Ronnie O’Sullivan romped to victory in the World Grand Prix by comfortably outplaying Ding Junhui to secure a 10-3 scoreline at the Guild Hall on Sunday in Preston.
The Englishman was rarely troubled as he confidently powered his way to a fourth ranking title of the campaign, more than he has ever managed in a single season throughout his illustrious campaign.
The record for one term, jointly held by Ding, Stephen Hendry, and Mark Selby, is five so he now has that target in sight while O’Sullivan also moves within just four ranking triumphs of Hendry’s all-time career best tally of 36 crowns.
Despite the fact that the opening four frames were shared, O’Sullivan was always in complete control and his glory looked all but inevitable after he established a 6-3 first session advantage – thanks in large part to a hat-trick of century breaks.
Ding, whose titanic semi-final struggle with world champion Mark Selby finished after midnight on Saturday night, compared to O’Sullivan who enjoyed a day off following his equally hard-fought last four win against Stephen Maguire on Friday, never really looked at the races.
The Chinese number one desperately required a speedy start to the second session but could only muster a handful of points as his supreme opponent continued to dominate.
O’Sullivan wasn’t able to add to his ton total, which has now reached 933 and is in touching distance of the inevitable 1,000 milestone, but the 42 year-old did manage to wrap up proceedings before any mid-session interval was needed.
The triumph adds to previous champagne moments this season in the English Open, Shanghai Masters, and UK Championship, and brings the “Rocket” closer in the world rankings to old rival Selby.
Indeed, after pocketing the £100,000 top prize, O’Sullivan’s season earnings have passed the half a million pound mark and he’s firmly established himself as the number two ranked player in the standings.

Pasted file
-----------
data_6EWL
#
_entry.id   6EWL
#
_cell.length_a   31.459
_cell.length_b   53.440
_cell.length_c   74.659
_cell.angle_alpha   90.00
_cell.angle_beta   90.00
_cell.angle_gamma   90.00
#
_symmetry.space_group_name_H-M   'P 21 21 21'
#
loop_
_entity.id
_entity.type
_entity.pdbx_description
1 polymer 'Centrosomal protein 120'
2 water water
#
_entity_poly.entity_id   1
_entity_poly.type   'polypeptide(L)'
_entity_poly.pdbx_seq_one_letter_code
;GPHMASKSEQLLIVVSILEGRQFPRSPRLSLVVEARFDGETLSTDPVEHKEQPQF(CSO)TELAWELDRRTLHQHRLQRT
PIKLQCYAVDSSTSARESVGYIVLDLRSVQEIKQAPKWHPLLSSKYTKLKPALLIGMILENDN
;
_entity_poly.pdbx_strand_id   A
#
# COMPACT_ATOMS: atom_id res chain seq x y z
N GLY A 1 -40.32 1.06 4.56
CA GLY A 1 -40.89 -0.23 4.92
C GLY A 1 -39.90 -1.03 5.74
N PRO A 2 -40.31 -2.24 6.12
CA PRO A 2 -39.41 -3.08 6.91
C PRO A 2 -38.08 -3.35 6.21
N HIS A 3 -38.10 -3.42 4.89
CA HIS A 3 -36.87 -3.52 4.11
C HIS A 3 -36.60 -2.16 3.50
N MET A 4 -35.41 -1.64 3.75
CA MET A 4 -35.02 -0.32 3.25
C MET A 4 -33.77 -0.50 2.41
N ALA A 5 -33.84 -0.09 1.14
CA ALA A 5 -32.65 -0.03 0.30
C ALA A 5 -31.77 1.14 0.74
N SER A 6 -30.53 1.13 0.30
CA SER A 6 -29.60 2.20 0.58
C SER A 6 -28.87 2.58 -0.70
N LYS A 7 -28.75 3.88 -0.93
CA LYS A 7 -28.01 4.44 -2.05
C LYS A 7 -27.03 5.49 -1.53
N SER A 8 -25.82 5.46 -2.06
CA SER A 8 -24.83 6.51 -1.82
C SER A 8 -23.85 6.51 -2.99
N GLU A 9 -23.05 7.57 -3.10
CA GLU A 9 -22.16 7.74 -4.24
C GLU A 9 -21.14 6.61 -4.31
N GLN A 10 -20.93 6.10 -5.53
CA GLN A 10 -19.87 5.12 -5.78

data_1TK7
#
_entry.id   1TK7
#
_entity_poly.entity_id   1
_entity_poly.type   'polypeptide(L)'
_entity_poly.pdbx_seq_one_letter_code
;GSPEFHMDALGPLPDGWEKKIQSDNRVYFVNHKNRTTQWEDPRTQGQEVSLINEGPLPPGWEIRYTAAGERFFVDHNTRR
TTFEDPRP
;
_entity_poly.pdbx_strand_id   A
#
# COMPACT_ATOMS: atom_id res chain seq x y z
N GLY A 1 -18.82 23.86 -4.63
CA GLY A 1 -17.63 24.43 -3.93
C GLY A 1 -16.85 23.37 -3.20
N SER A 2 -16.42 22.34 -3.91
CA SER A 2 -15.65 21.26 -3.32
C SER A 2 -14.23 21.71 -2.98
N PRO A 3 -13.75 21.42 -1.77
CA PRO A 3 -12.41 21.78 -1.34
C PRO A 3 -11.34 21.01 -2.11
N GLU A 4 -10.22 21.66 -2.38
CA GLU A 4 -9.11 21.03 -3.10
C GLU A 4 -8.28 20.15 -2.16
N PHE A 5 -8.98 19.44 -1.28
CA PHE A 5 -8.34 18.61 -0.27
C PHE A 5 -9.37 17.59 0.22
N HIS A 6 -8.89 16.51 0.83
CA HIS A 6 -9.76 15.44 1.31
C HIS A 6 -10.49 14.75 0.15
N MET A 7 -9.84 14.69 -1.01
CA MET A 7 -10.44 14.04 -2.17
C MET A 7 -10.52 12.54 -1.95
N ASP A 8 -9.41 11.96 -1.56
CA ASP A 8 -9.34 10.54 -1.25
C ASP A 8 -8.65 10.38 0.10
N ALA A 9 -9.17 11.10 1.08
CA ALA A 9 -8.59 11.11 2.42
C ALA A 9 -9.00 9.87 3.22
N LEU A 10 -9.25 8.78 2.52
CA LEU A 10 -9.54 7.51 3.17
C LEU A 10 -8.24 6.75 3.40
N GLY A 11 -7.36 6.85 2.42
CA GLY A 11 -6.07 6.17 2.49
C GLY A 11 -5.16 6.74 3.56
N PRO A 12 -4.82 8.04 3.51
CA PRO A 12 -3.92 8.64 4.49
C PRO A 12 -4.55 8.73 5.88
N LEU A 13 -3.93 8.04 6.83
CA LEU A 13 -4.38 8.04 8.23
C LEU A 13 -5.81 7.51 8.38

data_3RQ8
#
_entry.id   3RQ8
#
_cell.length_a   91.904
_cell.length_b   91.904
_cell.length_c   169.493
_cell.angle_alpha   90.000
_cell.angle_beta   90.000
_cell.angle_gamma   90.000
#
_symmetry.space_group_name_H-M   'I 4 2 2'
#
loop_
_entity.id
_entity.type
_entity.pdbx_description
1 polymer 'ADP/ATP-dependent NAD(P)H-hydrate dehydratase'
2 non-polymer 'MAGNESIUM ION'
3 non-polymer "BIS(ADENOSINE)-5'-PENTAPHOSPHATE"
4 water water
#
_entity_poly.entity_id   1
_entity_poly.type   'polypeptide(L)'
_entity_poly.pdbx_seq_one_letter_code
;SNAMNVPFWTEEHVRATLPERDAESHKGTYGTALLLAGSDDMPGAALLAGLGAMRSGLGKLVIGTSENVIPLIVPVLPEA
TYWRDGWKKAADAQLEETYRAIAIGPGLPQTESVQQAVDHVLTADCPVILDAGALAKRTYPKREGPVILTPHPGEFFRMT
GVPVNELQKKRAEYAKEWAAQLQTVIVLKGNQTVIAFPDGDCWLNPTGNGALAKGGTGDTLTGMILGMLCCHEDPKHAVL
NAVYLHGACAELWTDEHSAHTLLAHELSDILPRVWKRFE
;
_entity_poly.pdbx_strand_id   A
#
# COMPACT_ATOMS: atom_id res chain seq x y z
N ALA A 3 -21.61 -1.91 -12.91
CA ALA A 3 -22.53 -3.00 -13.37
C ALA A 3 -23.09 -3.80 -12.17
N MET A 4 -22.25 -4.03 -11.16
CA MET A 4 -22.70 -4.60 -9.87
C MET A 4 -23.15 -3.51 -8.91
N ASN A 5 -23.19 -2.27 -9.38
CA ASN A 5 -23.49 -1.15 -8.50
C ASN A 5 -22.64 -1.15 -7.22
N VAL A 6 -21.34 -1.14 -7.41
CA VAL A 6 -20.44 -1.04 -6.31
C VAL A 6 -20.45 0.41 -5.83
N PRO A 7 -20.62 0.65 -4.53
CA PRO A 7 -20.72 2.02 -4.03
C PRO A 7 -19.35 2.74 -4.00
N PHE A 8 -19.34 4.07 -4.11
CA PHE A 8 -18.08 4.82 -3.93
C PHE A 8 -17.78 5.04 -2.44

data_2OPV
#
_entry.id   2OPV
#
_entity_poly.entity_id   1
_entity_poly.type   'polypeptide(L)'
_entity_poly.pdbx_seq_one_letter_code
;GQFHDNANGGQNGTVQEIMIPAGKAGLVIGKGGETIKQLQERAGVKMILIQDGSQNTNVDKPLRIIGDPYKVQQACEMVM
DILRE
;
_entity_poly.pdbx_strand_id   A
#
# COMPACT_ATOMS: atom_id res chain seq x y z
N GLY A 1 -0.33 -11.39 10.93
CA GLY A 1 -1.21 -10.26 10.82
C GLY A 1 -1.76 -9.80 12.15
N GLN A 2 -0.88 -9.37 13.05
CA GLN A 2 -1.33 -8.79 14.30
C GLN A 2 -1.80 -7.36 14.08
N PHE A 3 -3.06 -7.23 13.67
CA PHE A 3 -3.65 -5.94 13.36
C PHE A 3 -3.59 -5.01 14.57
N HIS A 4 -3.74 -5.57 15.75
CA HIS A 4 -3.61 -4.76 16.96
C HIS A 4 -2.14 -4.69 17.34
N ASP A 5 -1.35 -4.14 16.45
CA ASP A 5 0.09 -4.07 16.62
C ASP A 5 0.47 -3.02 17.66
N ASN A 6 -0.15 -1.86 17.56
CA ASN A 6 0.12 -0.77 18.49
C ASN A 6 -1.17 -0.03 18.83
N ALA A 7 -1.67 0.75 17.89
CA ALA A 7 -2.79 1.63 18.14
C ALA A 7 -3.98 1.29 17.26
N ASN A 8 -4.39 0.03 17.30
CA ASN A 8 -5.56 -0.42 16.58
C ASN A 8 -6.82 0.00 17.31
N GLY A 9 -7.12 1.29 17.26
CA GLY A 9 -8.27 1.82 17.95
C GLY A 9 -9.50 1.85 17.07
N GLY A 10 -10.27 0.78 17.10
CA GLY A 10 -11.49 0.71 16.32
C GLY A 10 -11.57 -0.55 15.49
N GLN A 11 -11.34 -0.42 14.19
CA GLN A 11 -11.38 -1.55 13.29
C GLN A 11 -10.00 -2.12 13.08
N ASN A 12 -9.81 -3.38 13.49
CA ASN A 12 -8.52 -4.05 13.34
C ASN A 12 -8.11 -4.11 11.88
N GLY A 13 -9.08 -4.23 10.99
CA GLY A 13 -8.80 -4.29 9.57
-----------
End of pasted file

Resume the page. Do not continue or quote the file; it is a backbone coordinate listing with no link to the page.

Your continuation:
In truth, though, the rankings might say one thing but nobody will be able to argue with the reality that O’Sullivan continues to represent simply the best player in the world and arguably the fiercest of all time.
It seems certain that he will eventually hunt down Hendry’s once unbreakable record of 36 trophies and a sixth world crown must be the next big conquest – if, of course, he decides to take part at the sport’s annual blue riband tournament in Sheffield.
For Ding, it marks as further disappointment against a competitor he has had frequent hardships against in the last decade.
One of the 30 year-old’s finest moments came at the Crucible last year when he downed O’Sullivan in the quarter-finals but today’s outcome mirrored most of the pair’s other clashes with one another.
There aren’t too many, if any, who can live with O’Sullivan in this kind of mood and Ding will have to take solace in that he has at least put behind him a dreadful spell on the tour that resulted in several limp exits from events.
O’Sullivan is once again the man in the limelight, though, and shows no signs, despite his age, of a let up in his relentless success any time soon.